Pacific Bulb Society BX 294 - Calochortus supplemental info

Jane McGary
Mon, 07 Nov 2011 09:39:57 PST
Nhu wrote,A packet of the Calochortus seeds was recently passed on to 
me. It turned
>out that the seeds came from Ron Ratko of Northwest Native Seeds (NNS).
>These were the leftovers and is most likely the absolute last chance to get
>such a wonderful variety of wild-collected seeds, so I thought I'd pass
>them on to the BX. They are mostly from 2004 and 2005 but Calochortus seeds
>are known to have a long shelf life.

This is quite true. Several years ago Ron Ratko gave me a number of 
packets of old Calochortus seed, and they all germinated well. Even 
more impressive, I received some packets of various western American 
bulb seeds from the Robinetts' collections that had been stored for 
more than ten years, and the Calochortus and Allium seeds came up like grass.

I hope my order gets to Dell in time to take advantage of this offer. 
I'm already growing a number of the items so will leave those for others.

If you think some of these are too challenging, you may be wrong. 
This year, after I got all my Calochortus bulbs out of their big pots 
and into free-rooting conditions in raised beds under cover, they 
flowered with astonishing success. (Perhaps having the flowering 
stems eaten by rabbits for the two previous years had strengthened 
the bulbs.) Even the rare Calochortus striatus bloomed, far from its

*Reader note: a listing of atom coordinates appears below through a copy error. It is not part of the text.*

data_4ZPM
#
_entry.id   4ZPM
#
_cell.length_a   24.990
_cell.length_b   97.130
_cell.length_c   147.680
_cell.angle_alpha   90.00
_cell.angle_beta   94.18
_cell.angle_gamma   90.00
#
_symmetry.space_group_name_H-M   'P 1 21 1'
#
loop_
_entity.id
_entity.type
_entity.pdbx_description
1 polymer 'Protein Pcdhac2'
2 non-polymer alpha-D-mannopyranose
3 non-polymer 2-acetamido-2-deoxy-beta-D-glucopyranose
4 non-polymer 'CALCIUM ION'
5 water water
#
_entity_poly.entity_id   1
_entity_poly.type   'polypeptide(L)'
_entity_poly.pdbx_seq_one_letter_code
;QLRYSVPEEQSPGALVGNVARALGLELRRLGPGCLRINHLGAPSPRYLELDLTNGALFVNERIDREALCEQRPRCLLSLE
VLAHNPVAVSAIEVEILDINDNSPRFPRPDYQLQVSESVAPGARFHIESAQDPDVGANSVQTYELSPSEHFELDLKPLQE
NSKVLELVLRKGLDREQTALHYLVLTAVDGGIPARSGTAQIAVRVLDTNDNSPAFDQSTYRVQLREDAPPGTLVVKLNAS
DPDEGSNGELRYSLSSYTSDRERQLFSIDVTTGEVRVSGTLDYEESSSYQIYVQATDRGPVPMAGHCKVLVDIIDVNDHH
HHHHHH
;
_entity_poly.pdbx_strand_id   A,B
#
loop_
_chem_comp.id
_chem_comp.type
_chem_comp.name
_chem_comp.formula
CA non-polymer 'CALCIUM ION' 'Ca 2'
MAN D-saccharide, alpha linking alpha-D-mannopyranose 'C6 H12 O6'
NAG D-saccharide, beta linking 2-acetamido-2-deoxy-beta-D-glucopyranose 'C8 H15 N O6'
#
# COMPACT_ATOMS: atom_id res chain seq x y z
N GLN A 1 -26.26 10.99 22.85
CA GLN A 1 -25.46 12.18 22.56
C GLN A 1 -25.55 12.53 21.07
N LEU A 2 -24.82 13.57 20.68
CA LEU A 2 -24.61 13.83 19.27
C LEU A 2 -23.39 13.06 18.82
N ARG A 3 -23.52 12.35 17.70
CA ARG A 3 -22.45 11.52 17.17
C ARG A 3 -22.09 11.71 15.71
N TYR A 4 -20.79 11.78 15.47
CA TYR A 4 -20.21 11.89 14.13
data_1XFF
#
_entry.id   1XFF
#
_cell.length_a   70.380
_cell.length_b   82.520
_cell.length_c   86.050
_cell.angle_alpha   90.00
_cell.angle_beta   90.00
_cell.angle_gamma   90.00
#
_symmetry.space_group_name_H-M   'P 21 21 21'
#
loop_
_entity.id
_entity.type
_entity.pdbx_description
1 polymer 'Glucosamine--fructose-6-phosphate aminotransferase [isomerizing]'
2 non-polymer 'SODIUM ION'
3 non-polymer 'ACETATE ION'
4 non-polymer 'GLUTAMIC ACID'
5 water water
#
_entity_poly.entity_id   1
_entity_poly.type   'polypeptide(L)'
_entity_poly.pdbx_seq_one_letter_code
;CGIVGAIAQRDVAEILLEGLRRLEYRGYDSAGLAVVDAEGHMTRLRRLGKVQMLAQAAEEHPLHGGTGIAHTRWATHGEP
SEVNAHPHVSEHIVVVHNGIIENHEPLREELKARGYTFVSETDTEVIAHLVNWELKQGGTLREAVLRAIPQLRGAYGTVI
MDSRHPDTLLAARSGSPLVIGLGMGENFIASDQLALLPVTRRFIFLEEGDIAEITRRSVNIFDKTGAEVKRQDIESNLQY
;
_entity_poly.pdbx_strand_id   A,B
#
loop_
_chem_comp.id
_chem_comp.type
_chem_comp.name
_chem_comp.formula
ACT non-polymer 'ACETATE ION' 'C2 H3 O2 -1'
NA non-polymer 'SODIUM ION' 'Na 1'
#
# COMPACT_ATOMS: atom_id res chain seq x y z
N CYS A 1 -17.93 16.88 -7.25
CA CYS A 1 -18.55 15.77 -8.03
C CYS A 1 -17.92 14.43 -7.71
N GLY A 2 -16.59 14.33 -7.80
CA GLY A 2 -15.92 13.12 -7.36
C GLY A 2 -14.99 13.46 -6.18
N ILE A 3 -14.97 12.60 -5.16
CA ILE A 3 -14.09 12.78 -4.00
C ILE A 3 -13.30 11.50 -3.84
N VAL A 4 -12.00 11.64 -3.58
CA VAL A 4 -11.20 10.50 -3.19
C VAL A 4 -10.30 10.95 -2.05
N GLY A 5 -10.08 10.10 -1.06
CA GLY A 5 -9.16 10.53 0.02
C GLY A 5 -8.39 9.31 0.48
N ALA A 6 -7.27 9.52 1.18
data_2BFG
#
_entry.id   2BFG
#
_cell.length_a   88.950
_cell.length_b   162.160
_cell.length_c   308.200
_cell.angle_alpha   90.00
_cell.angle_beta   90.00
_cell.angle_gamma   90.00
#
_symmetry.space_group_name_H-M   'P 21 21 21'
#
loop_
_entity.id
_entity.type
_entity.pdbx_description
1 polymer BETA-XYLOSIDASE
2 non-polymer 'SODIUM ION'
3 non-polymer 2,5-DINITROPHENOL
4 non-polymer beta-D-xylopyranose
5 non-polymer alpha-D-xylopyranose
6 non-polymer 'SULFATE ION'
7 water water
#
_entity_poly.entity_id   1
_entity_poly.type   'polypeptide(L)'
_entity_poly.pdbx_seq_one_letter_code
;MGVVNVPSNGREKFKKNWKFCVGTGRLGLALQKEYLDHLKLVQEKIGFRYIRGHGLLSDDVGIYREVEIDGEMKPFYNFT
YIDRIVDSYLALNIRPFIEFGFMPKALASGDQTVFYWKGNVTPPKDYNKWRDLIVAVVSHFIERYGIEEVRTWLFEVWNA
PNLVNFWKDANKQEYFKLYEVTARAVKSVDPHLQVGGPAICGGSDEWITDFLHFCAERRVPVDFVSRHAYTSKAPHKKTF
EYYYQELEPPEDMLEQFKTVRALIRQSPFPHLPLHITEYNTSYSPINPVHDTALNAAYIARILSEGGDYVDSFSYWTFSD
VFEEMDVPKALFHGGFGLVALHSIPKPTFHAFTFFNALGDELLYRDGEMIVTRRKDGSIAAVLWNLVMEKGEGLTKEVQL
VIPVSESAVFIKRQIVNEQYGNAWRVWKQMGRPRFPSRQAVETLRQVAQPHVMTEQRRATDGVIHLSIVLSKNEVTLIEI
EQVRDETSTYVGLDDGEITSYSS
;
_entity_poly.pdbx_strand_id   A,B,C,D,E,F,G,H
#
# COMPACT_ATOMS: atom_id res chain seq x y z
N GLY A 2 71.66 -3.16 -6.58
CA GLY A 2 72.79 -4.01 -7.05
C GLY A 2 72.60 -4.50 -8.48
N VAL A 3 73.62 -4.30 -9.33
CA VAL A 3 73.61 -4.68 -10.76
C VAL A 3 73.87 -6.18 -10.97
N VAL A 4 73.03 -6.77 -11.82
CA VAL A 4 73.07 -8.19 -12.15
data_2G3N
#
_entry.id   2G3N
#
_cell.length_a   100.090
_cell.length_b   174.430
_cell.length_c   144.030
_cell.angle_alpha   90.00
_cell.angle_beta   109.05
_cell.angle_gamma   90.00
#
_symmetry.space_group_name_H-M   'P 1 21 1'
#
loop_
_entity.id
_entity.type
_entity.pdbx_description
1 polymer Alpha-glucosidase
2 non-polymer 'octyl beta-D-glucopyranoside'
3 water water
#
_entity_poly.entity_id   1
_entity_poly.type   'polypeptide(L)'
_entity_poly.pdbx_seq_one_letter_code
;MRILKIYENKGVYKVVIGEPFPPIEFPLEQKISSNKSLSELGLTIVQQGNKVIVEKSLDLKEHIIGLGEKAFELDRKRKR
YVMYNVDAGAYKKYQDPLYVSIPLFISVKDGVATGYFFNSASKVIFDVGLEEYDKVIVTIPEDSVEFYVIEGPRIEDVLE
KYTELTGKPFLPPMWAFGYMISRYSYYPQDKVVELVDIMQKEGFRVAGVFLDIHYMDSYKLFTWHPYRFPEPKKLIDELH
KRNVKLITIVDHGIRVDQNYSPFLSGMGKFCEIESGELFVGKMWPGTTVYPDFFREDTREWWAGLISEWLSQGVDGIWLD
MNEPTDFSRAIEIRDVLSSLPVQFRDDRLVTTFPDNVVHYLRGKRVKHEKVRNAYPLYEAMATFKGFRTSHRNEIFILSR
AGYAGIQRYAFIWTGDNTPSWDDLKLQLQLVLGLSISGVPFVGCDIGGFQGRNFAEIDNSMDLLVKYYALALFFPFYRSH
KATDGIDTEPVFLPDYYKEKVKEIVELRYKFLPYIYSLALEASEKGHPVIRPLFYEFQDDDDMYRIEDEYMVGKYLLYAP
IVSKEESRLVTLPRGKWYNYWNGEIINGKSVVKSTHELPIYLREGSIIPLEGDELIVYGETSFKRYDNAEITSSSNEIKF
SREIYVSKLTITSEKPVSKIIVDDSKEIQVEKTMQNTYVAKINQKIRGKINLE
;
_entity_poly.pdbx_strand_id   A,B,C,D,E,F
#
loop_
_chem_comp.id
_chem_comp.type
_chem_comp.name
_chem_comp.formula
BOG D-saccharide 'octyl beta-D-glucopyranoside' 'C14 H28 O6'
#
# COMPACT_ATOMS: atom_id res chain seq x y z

blazing hot alkali flats; it was grown from one of the collections 
available on the BX.

Advice on sowing: Sow the seeds thinly. If they germinate, it's 
likely they will do so en masse, and they are very vulnerable to 
damping off if growing too close together. Do not keep the pots in 
too warm a location, and water only moderately. Don't try to move the 
bulbs on during their first dormancy, as they are very small, unless 
you can just take the whole pot of soil in a compact clump and put it 
into a larger pot.

Always give Calochortus bulbs as much depth as possible. They descend 
rapidly during the growing season. Even if you don't normally crock 
your pots, it's a good idea to do so with bulbs that "drop" like 
this, because they will otherwise drop right into the drain hole and 
clog it, resulting in rot at worst or a broken pot at best. When I 
had everything in clay pots plunged in sand (see current discussion 
on "plunge media"), I put a few pieces of lava rock around the drain 
hole to prevent this.

Jane McGary
Portland, Oregon, USA

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